Institute for War and Peace Reporting | Giving Voice, Driving Change
This month several of our in-depth reports have been republished in the Democratic Republic of the Congo. DRC, and Uganda, drawing encouraging feedback from local editors and international NGOs IWPR articles have appeared on a widely read United Nations website and a leading newspaper in the capital.
Written in conjunction with our Congolese journalist Eddy Isango, the investigation - Will ICC Indictments Extend Beyond DRC Borders? - was republished in Kinshasa’s Le Potential newspaper.
It was about the role of Kigali and Kampala in bloody violence in Ituri, a region in the northeast of the DRC, which led the Congolese government to invite ICC prosecutors to investigate who was most responsible for war crimes and crimes against humanity.
The piece explored whether ICC investigators could look to the governments of Rwanda and Uganda to find those most responsible for supporting rebel factions, with Isango providing on-the-ground analysis and reaction.
Le Potential editor Freddy Monsa Iyaka Duku said that he republished the French translation of the story because the article was “interesting and relevant”.
He told IWPR that “the Congo has been the subject of aggression from its neighbours. Why should only Congolese people be punished, and not those who have attacked the Congo? For us, this is why we found the article interesting”.
Anneke Van Woudenberg, DRC analyst from pressure group Human Rights Watch, said that it is important that IWPR is working to cultivate journalism in the DRC through the development of a network of IWPR-trained journalists.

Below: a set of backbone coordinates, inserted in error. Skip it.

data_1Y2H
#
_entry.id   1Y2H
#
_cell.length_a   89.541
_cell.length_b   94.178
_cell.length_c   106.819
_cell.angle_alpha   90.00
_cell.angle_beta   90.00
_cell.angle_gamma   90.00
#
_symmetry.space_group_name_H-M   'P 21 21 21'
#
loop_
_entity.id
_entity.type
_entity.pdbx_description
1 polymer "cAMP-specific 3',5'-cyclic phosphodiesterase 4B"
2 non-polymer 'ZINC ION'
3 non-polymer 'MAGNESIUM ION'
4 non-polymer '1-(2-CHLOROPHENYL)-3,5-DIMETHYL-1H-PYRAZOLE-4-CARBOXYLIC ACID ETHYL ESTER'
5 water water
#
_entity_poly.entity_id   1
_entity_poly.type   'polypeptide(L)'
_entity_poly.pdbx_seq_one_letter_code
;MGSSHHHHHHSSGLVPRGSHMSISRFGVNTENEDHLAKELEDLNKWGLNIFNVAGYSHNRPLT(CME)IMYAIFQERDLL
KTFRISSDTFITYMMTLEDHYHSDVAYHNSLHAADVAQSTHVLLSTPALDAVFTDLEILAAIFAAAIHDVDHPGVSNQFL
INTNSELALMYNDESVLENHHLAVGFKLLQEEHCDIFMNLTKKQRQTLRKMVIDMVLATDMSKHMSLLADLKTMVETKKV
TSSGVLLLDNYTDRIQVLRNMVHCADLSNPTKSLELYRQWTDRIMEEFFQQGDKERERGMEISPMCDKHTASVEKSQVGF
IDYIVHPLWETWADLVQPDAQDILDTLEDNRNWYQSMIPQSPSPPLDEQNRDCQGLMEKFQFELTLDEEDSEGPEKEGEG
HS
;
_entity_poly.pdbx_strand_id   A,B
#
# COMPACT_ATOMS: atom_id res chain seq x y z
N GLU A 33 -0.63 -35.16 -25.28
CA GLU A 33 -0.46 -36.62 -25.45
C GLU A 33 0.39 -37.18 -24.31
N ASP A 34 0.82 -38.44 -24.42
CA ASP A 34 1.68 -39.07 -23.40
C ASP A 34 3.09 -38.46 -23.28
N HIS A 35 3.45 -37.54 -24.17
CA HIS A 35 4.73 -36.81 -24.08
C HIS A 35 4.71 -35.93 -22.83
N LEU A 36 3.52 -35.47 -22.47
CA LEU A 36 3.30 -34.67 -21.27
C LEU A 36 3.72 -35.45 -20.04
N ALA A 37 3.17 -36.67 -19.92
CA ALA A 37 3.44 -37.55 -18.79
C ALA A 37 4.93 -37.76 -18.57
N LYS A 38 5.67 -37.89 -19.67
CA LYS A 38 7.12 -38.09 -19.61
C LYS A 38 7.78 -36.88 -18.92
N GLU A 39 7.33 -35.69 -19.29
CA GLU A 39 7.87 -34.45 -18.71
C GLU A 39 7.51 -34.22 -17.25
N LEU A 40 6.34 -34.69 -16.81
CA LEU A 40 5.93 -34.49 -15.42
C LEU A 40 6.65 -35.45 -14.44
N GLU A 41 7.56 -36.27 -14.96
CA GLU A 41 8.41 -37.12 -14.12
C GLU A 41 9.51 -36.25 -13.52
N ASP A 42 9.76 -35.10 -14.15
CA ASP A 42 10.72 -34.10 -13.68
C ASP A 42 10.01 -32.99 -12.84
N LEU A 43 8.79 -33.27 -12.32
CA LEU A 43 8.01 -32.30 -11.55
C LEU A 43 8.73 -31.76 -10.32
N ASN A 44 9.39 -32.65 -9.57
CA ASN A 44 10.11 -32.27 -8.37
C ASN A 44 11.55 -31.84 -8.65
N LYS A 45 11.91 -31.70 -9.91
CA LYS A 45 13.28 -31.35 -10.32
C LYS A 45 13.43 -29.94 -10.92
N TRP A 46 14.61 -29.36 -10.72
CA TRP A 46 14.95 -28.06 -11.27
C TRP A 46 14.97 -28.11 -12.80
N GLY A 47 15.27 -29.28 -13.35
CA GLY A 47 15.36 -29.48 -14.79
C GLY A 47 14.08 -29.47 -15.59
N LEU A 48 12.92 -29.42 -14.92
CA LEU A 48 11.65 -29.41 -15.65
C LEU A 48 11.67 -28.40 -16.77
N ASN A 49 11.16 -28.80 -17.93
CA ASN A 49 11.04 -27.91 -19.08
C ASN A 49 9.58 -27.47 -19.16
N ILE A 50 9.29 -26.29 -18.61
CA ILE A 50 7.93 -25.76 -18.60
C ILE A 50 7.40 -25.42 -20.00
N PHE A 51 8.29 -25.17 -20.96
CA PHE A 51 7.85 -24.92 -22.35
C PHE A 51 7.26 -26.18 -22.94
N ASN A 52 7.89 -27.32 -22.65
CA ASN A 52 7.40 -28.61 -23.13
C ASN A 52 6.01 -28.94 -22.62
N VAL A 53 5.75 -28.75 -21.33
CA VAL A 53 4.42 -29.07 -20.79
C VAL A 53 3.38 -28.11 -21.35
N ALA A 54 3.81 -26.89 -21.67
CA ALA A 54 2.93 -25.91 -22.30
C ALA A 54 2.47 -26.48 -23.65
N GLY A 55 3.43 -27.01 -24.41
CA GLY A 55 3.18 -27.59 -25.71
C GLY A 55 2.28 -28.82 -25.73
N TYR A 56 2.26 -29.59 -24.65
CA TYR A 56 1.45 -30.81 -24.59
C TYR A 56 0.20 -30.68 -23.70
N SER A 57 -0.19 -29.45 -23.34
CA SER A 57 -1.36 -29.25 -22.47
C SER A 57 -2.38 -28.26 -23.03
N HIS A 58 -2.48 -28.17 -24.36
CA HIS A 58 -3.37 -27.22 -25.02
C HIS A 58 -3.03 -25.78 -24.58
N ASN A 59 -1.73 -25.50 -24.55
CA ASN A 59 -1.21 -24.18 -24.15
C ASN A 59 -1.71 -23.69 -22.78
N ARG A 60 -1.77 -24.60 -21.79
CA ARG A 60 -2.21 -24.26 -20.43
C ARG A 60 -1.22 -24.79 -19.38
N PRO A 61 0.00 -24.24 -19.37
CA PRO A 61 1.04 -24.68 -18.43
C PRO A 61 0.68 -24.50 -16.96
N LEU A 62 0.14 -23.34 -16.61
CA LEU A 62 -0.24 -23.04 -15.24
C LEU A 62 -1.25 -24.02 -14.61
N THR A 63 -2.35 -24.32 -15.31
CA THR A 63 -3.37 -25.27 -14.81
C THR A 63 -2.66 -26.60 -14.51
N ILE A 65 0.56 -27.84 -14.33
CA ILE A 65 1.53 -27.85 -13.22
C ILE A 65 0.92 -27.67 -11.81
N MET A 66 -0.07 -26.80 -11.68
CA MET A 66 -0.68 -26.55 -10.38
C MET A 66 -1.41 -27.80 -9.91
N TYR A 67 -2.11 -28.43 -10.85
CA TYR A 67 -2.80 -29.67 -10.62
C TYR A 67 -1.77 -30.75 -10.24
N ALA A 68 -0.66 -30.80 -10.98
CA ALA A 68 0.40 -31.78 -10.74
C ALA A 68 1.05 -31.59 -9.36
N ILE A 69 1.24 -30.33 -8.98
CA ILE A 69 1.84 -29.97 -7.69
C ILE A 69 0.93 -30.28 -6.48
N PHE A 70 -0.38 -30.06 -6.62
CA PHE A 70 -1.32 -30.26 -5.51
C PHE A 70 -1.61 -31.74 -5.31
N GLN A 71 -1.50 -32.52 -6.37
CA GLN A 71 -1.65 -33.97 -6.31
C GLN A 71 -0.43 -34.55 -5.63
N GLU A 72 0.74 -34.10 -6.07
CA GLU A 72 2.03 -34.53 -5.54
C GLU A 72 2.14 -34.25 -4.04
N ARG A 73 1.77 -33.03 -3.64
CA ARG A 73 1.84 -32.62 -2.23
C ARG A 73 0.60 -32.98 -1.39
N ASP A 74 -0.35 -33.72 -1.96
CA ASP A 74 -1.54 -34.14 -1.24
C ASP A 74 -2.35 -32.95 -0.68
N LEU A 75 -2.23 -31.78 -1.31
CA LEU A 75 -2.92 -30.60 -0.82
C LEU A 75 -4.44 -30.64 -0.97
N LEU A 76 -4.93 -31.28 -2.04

“In general of course the work of local journalists is essential and it is important that the Congolese press, who play a vital watchdog role, become more professional and have the support of their international colleagues,” said Van Woudenberg.
Our work is also now being picked up and republished by MONUC, the UN mission in DRC. Comment pieces from our trainees in Kinshasa and Goma have been republished on MONUC’s site in both English and French.
Michel Bonnardeaux from MONUC’s public information division told IWPR that reporting on the ICC is very important because problems often stem from the fact that the ICC is not as active as the Congolese would like and certainly not as expeditious.
“Reporting on the ICC is a double-edge sword in that it raises expectations for justice amongst affected populations but disappoints the same when proceedings drag on for long periods and accusations are not brought forth,” he said.
“The Congolese are terribly suspicious of foreigners coming into their country with promises and delivering very little.”
Bonnardeaux explained that while Congolese journalists are dedicated and willing to provide fair, independent and accurate reporting, such journalism does not pay the bills and “talent is often diverted by [various] parties for propaganda purposes”.
“IWPR’s stories allow us to make certain facts known that we otherwise would not be in a position to publish. Using external stories to publicise facts that we know to be true helps our readers get to the bottom of things.
“The French translations are extremely helpful given the fact that DRC is at least officially a French speaking country and that many of our readers are Congolese people living abroad.”
Since traveling to the DRC to conduct training sessions with journalists, the IWPR Hague staff has been working hard to cultivate the most promising trainees.
Jack Kahorha, Charles Ntiryica and Taylor Toeka Kakala in Goma, plus Eddy Isango and Désiré-Israel Kazadi in Kinshasa, are now working alongside IWPR journalists and editors, pitching story ideas and providing on the ground analysis.
Our relationship with the journalistic community led Eugène Bakama Bope to approach us to support a seminar he ran in Kinashasa to mark International Women’s Day. The topic was “Fighting Impunity” and IWPR sent a range of training material.
As well as our French translations being republished in the DRC press, IWPR stories about justice issues in Uganda Army also appearing in local newspapers.
David Mukholi, editor of the Sunday Vision, said our stories “certainly make a good read for the Ugandan audience”.
According to Mukholi, our story about the LRA’s plans to ask the ICC to scrap indictments because of a peace agreement between the group and the government of Uganda was “a good assessment” of the assessment facing the LRA.
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